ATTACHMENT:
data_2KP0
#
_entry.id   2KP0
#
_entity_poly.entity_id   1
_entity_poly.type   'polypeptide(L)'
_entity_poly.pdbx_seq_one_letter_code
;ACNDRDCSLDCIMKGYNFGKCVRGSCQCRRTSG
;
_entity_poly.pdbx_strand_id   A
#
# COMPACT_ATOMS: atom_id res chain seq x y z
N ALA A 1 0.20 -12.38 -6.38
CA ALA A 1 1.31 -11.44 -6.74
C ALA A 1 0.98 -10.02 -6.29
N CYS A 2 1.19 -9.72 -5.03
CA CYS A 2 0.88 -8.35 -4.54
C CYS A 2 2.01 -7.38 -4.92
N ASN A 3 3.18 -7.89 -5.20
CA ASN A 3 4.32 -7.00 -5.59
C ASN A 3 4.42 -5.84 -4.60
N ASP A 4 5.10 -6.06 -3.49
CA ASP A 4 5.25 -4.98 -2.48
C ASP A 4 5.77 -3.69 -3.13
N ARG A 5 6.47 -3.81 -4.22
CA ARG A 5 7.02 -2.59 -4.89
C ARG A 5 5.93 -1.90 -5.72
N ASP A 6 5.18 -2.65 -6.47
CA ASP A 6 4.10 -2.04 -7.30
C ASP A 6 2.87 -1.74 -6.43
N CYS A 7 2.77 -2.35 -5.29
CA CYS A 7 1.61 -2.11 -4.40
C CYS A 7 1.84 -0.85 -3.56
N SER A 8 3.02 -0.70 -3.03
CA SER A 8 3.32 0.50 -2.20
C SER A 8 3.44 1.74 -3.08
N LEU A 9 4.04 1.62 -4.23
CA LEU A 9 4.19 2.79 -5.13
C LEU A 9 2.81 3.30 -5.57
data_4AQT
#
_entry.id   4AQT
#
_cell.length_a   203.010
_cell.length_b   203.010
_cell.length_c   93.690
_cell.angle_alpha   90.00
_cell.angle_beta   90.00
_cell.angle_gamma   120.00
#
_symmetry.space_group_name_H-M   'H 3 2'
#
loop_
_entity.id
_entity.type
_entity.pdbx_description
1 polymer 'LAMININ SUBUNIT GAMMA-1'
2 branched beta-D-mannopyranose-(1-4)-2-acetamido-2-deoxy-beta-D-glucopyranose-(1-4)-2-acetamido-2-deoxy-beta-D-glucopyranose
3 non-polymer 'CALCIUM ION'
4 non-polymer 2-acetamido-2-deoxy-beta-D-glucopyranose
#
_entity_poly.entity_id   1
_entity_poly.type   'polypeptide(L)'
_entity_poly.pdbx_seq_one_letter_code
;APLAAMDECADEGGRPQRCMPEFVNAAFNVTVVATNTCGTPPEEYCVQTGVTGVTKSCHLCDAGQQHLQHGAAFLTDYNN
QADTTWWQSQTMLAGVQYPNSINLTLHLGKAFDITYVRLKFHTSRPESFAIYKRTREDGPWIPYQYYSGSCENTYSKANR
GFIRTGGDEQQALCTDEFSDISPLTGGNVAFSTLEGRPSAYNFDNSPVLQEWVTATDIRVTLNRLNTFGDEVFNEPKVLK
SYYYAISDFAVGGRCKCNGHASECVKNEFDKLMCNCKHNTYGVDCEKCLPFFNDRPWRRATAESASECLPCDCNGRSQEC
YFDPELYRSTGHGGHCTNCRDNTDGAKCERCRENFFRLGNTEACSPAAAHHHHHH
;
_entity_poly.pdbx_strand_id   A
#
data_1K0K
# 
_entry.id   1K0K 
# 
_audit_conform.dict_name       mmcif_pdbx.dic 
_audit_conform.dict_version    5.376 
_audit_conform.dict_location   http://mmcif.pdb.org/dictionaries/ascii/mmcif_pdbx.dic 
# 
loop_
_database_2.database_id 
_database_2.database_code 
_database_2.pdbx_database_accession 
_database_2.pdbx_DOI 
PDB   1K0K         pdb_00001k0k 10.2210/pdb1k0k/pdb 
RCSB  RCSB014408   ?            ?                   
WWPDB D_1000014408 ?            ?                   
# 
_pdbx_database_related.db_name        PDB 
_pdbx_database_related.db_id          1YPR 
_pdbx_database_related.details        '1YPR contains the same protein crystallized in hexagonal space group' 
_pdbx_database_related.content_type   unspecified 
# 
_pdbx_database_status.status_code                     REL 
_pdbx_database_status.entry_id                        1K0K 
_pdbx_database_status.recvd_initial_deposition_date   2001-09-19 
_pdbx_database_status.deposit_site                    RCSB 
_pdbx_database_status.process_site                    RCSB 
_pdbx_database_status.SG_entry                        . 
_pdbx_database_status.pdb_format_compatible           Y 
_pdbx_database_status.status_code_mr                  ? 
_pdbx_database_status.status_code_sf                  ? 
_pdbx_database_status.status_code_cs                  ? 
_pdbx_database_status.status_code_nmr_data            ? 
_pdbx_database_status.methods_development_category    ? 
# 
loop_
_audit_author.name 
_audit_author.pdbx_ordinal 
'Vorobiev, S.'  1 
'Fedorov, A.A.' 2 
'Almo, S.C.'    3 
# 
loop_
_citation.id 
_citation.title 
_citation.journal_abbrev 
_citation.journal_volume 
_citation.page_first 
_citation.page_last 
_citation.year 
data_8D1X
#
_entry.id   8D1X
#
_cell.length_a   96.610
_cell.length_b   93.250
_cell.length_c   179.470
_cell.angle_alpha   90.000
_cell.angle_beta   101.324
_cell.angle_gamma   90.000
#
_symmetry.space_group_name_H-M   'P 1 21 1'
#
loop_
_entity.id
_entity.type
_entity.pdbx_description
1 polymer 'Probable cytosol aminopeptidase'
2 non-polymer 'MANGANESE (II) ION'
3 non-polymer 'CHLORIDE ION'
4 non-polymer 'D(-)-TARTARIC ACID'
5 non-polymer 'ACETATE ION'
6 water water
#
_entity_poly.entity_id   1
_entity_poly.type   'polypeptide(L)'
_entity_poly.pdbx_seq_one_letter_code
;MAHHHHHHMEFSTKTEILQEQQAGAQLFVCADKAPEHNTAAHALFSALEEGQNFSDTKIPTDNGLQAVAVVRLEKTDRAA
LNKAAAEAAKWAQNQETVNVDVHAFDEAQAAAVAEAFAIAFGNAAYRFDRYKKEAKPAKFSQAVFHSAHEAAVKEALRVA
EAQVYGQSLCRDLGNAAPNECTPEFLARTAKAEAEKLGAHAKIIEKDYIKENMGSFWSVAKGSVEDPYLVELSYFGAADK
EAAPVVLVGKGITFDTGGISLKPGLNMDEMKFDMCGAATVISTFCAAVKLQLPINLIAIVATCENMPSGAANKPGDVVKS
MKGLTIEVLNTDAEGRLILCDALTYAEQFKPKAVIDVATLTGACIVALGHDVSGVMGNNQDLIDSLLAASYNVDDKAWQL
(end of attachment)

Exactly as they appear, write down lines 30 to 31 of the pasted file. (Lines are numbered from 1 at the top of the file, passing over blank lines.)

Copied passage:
C ASP A 6 2.87 -1.74 -6.43
N CYS A 7 2.77 -2.35 -5.29